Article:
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Feds probing possible cyberattacks at Illinois, Texas utilities
Mr. Langevin told The Times that the owners and operators of U.S. water and power systems and other infrastructure are “dragging their feet in terms of improving their computer security” to protect their systems from hacking.
Whatever the truth of the Illinois and Texas incidents, “We know this can be done,” he said, describing it as “massive risk we’re facing as a country.”
The Illinois report says the hackers likely had access to the system for several weeks. The attackers got access using passwords stolen from a company that sells ICS, meaning that other systems across the country also might be vulnerable to the hackers, according to SCADA security specialist Joseph Weiss, who first made the Illinois report public.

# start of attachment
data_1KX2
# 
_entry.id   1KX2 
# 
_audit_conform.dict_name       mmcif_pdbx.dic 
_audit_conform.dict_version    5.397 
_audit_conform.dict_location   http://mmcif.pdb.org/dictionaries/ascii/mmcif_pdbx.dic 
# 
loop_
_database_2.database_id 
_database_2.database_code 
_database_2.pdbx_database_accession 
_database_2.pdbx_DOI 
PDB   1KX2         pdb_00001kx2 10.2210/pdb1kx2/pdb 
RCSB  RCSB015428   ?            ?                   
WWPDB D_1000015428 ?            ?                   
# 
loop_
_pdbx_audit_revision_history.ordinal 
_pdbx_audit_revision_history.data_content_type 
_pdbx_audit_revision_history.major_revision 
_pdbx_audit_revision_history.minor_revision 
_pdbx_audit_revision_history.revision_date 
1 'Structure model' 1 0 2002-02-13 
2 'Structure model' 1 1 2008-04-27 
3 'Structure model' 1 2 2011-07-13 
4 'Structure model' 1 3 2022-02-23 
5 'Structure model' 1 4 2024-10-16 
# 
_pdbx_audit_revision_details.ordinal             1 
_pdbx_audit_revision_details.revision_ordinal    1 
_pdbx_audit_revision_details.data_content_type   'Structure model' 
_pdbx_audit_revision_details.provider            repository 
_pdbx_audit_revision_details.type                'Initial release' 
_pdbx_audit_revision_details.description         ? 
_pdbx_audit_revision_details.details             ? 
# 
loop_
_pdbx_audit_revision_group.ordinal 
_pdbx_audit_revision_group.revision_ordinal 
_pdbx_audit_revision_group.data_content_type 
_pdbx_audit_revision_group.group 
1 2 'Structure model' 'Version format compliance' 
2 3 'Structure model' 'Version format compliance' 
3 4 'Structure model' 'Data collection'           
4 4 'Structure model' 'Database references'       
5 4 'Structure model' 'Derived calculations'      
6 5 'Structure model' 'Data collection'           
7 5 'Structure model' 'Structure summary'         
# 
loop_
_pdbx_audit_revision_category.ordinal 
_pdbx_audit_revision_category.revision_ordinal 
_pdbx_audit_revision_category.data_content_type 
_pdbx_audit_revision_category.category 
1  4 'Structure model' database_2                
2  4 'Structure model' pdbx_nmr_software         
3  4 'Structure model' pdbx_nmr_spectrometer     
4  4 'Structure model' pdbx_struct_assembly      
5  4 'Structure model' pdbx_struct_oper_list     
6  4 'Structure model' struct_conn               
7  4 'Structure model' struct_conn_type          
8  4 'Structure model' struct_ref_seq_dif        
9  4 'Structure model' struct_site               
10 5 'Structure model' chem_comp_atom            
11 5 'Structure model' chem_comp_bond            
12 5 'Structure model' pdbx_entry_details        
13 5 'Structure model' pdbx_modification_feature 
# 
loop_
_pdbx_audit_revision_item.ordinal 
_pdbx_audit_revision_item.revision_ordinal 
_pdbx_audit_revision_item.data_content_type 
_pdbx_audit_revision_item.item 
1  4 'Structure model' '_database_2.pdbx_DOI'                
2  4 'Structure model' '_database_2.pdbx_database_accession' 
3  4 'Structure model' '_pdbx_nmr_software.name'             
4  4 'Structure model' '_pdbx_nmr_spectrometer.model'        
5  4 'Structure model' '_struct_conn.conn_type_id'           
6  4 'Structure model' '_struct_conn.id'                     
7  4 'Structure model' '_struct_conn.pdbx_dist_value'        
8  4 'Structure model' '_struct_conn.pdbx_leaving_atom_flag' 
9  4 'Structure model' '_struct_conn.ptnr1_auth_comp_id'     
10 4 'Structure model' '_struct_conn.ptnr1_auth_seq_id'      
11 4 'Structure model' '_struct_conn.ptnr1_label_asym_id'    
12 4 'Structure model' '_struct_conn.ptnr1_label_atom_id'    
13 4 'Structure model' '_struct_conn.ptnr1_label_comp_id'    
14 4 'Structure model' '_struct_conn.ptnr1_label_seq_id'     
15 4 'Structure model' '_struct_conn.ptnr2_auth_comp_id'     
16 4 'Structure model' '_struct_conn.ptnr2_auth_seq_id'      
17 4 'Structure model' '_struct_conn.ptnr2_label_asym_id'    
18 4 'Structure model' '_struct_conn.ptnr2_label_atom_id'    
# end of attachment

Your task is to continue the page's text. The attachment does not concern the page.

“This is a giant issue for the SCADA community,” said Air Force Lt. Robert M. Lee, who has worked on SCADA cybersecurity issues.
If the Illinois report is correct, the attackers “created the same outcome that the Stuxnet achieved with Iranian centrifuges,” he said.
The Stuxnet attack destroyed hundreds of Iran’s uranium-enriching centrifuges by making the SCADA system spin them at ever-higher speeds until they shook to pieces.
“If I’m a foreign intelligence service, looking for ways to attack U.S. infrastructure,” Lt. Lee said, “I’m going to do my homework, my intelligence gathering, in a smaller utility” like Curran-Gardner, where it is less likely to be noticed.
Mr. Langevin said it is “more likely that not” that the U.S. would “suffer a major cyber-attack [on critical infrastructure] in the near future.
“We’re very, very vulnerable if we don’t act,” he said.
© Copyright 2013 The Washington Times, LLC. Click here for reprint permission.
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